Phillips trains for 16 hours each week at her studio, along with Varsity Lancer Dancer practices before and during school every day. She knows that other dancers will follow stricter diets, but Phillips has never had dance instructors restrict her diet or felt the need to count calories.
“It’s most important to focus on what makes you, personally, feel good,” Phillips says. “I don’t eat bananas. I never, ever feel good after eating one, so I just don’t eat them. That’s the kind of thing I worry about with eating.”
Although she skips breakfast, Phillips eats a full lunch and two dinners between dance practices. Since most of her day consists of dance or schoolwork, Phillips mainly focuses on eating foods that allow her to feel healthy, avoiding fast food, bananas, chocolates and sugary foods that can make her feel sick or weighed down.
“I mostly eat a lot of fruits and a lot of carbs,” Phillips says. “Just foods that make me feel full without feeling gross, so that I can dance my best.”
This idea of eating “whatever feels good” can be a common fallacy in high school athletes, Berry says. Phillips is unique, because her feel-good diet doesn’t include foods high in fat and sugars. However, Berry believes that many teens will forego fruits and vegetables for junk food.
“Lots of kids when they’re hungry will just go for chips or cookies or even just a lot of carbs,” Berry says. “They think that, since they feel fine, they’re doing what’s best for their body, but they might be missing out on necessities like protein or vegetables.”
Berry explains that a lack of proper nutrients can cause an athlete’s body to fail to meet its full potential. Without protein, muscles can’t continue to grow. Fruits and vegetables are also vital in the growth and maintenance of muscles, especially since high school athletes are often still growing.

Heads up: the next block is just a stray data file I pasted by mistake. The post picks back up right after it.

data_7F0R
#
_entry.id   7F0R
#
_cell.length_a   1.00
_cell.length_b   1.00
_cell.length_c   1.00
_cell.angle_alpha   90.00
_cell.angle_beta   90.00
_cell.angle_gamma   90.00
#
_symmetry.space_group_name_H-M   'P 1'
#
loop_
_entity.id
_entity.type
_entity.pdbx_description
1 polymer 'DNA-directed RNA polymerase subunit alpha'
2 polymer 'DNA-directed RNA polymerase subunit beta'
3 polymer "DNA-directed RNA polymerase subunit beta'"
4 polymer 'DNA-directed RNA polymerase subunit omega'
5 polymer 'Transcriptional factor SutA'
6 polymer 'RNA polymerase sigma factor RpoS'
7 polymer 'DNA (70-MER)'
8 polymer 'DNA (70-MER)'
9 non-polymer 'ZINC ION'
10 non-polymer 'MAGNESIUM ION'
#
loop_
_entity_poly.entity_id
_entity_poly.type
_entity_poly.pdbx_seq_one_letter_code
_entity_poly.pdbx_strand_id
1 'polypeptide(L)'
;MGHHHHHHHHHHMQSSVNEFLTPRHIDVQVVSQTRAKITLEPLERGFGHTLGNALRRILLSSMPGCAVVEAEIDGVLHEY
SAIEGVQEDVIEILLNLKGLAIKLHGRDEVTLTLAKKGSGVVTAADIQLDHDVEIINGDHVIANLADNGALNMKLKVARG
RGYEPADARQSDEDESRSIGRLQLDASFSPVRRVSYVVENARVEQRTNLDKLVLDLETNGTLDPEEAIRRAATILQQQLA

“Working out and practicing is important for athletes,” Berry says. “But eating right is just as important.”
Since she has goals of becoming a professional dancer in the future, Phillips sees a healthy diet as another part of her daily routine and recipe for success.
“If you want to get where you want to be, you need to be pushed and you need to be constantly training,” Phillips says. “So I don’t have a problem with it.”
Cross Country: Carbing Up
The counter top is overflowing with food and the kitchen is overflowing with East cross country runners. Styrofoam plates are loaded with salad, lasagna, fettuccine, homemade cookies and brownies. Runners make trips back for seconds, honoring the name of the cross country weekly gatherings: carbo loads.
Every Friday night, a senior hosts the carbo-load, a potluck for the team where runners can fill up on pasta and other carbs in an effort to get energy for the next day’s race.
“The carbo loads are a great way to bond as a team and they give you a lot of energy,” senior Anna Colby, a varsity runner, says. “I never eat a lot at them, but a lot of people will go pretty crazy.”
These pre-meet rituals are one of the areas of nutrition that the New York Times study criticized the most, saying that huge meals such as carbo loads can reverse days worth of team practices. Berry believes that the meals are valuable for team bonding but require discretion from the athletes.
For Colby, the Friday night dinners are the opposite of the diet she normally tries to maintain. During cross country season, Colby is conscious of her diet and makes sure to stick to foods that won’t make her feel sick when she’s running with her teammates after school.
“I try to eat less carbs, and I try to just eat healthier,” Colby says. “I just do what feels best for my body, because I want to have energy and not feel sick while I’m running.”
Having practices directly after school has caused Colby to struggle with what she was eating in past years. She feels lucky this year, since she has an earlier lunch period and can eat more without feeling sick at practice. It’s mainly foods at school that make maintaining her ideal diet difficult for Colby.
“It’s hard sometimes, because you’ll want to eat cookies or chips at lunch, but you know you’ll feel bad at practice in a few hours,” Colby says. “There’s never really junk food in my house. My mom will make me eggs and bacon in the morning and healthy dinners, so it’s never that hard when I’m at home.”
Finding healthy sources of nutrition is one of the biggest challenges that high school athletes face, Berry says. When they are constantly tempted by pizza and Otis Spunkmeier cookies at school, Five Guys outings with friends and homemade goodies at home, Berry says it is easy for athletes to make unhealthy choices on a daily basis.
“It’s understandable, because there is so much unhealthy food around them,” Berry says. “But it’s important for every athlete to find a way to eat healthy, because they’re making habits for life.”